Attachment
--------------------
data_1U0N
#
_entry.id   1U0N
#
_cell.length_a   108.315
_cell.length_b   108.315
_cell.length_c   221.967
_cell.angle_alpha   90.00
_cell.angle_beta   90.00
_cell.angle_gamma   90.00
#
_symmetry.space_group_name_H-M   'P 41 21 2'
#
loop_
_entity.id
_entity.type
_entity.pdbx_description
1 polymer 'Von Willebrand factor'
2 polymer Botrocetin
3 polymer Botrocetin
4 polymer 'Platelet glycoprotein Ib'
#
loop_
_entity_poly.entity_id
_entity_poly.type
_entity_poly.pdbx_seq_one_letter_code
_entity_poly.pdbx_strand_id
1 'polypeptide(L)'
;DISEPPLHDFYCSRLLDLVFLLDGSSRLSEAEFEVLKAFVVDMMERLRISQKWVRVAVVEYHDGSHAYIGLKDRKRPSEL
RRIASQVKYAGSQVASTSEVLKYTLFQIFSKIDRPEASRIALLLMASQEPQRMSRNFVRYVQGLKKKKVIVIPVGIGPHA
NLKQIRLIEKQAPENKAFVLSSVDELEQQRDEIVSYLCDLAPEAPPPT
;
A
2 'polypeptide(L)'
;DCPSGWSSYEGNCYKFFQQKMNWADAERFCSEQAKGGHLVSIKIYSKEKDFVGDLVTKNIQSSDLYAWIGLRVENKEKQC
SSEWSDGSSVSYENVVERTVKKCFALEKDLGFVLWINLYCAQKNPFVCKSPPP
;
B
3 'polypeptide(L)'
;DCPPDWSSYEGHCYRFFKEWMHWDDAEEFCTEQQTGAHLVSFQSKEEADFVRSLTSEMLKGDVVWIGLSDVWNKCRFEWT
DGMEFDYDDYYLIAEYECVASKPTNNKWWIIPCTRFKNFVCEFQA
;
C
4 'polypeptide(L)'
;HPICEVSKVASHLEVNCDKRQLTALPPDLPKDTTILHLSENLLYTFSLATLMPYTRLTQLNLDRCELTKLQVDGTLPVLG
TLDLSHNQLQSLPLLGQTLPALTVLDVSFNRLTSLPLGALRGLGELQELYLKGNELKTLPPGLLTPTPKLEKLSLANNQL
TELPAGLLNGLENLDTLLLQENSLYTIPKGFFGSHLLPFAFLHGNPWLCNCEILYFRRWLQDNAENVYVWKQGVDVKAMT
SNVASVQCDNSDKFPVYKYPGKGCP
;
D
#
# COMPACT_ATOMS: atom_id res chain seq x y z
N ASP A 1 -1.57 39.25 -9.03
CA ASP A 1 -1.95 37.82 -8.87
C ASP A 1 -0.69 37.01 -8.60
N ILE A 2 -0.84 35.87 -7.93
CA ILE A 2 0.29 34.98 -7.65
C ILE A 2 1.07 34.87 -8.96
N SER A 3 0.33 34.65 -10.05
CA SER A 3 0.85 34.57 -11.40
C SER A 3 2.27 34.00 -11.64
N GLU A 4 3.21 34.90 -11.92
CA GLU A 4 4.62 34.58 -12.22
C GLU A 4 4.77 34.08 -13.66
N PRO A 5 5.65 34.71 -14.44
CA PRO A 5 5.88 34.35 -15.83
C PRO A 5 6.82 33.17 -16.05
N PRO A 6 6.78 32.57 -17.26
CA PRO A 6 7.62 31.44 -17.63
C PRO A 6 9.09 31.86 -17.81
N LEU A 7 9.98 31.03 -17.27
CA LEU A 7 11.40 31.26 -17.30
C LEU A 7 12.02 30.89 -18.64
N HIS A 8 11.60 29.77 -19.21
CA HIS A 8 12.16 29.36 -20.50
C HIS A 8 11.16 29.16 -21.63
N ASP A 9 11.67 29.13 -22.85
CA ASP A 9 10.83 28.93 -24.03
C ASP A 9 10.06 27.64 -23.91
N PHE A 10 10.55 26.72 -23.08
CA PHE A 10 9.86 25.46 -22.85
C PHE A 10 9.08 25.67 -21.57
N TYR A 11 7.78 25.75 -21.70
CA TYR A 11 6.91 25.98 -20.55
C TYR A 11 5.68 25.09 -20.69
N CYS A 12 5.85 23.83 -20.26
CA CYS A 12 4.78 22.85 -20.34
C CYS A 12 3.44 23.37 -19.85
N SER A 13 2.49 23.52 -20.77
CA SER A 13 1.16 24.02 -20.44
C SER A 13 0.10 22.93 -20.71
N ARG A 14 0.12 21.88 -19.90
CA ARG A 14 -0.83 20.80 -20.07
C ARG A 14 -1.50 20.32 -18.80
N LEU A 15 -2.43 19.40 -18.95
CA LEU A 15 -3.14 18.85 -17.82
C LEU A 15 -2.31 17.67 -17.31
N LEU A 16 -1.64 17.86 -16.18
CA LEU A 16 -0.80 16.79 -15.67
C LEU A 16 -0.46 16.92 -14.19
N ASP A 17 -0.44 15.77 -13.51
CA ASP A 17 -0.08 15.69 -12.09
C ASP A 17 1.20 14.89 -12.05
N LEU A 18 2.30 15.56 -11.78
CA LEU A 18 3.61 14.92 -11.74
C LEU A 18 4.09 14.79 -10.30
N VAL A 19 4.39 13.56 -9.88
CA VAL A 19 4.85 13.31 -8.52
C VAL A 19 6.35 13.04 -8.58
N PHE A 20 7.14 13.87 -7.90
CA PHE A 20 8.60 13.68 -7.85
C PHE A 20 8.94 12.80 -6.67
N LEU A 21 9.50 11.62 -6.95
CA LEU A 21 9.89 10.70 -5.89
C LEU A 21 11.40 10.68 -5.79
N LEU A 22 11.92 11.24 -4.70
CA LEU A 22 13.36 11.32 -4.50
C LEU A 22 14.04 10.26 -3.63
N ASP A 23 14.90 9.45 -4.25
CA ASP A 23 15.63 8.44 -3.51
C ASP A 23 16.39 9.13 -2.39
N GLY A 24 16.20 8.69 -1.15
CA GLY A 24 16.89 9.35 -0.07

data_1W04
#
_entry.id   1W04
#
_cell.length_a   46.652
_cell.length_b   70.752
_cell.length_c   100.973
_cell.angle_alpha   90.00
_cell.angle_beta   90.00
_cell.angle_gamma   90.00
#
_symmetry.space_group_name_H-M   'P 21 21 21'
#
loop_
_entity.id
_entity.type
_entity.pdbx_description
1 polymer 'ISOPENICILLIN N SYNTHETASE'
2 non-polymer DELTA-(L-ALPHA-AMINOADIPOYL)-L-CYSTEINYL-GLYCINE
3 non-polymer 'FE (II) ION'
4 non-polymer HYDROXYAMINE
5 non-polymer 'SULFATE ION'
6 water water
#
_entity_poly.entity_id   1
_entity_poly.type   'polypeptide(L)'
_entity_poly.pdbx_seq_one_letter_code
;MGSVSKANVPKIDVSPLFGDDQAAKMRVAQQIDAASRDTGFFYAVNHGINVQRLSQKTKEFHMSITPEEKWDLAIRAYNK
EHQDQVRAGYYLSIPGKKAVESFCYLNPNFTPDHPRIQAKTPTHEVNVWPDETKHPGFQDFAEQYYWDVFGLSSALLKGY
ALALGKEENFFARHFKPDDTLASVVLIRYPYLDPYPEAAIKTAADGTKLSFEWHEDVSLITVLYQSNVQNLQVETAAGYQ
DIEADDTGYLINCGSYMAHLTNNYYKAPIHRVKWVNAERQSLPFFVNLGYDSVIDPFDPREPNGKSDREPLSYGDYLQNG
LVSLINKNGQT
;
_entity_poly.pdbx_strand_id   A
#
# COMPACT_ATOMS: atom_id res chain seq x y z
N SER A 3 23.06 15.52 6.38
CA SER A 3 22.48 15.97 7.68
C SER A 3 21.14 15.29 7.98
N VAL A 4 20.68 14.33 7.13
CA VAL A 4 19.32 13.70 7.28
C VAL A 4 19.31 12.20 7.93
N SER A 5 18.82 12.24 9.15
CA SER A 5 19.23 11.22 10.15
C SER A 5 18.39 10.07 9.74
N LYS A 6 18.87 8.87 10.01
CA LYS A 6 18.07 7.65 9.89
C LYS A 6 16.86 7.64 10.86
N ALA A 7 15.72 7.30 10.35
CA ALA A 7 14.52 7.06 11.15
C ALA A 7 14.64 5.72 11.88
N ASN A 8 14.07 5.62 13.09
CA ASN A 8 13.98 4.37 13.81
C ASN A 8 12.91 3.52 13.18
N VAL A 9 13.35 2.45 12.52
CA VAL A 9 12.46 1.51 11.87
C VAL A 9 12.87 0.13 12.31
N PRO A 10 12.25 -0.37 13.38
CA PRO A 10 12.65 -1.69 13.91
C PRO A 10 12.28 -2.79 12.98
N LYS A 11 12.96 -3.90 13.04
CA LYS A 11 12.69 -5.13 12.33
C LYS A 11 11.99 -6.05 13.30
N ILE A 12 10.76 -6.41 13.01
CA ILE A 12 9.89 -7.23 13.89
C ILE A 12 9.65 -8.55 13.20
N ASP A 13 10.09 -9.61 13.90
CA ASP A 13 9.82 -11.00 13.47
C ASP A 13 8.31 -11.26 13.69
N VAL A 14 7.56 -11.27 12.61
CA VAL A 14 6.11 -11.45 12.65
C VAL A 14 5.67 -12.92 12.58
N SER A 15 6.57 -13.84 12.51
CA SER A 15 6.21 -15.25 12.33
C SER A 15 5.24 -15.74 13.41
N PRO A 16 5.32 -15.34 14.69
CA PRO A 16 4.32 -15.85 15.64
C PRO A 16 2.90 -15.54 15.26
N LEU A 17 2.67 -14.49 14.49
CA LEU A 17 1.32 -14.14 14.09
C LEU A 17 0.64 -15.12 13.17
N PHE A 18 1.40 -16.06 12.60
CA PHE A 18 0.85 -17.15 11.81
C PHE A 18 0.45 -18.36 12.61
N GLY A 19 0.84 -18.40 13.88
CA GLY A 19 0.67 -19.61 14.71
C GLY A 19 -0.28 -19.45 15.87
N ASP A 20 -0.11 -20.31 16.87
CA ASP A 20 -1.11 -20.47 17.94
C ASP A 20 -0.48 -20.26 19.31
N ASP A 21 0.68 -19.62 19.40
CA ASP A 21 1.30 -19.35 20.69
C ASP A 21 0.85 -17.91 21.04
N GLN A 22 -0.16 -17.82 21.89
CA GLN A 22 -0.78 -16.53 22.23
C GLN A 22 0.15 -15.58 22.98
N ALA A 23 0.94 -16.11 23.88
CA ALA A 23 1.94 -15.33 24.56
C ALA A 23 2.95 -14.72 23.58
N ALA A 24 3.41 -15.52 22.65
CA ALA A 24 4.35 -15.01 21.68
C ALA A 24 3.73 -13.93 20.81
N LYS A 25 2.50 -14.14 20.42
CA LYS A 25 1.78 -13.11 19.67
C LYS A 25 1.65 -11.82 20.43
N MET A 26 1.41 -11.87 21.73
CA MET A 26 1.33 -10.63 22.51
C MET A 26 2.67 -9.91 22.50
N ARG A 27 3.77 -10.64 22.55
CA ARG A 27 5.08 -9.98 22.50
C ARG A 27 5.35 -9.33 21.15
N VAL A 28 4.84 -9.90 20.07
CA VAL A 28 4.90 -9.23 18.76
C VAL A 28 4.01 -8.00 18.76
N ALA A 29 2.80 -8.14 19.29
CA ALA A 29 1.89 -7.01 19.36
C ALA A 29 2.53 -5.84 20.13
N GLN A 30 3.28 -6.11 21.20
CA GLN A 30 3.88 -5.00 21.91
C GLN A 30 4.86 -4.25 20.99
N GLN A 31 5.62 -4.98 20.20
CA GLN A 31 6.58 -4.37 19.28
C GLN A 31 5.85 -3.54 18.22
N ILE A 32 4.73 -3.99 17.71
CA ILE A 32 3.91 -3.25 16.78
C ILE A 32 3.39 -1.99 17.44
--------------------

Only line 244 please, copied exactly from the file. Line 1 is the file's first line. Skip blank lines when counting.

N GLN A 31 5.62 -4.98 20.20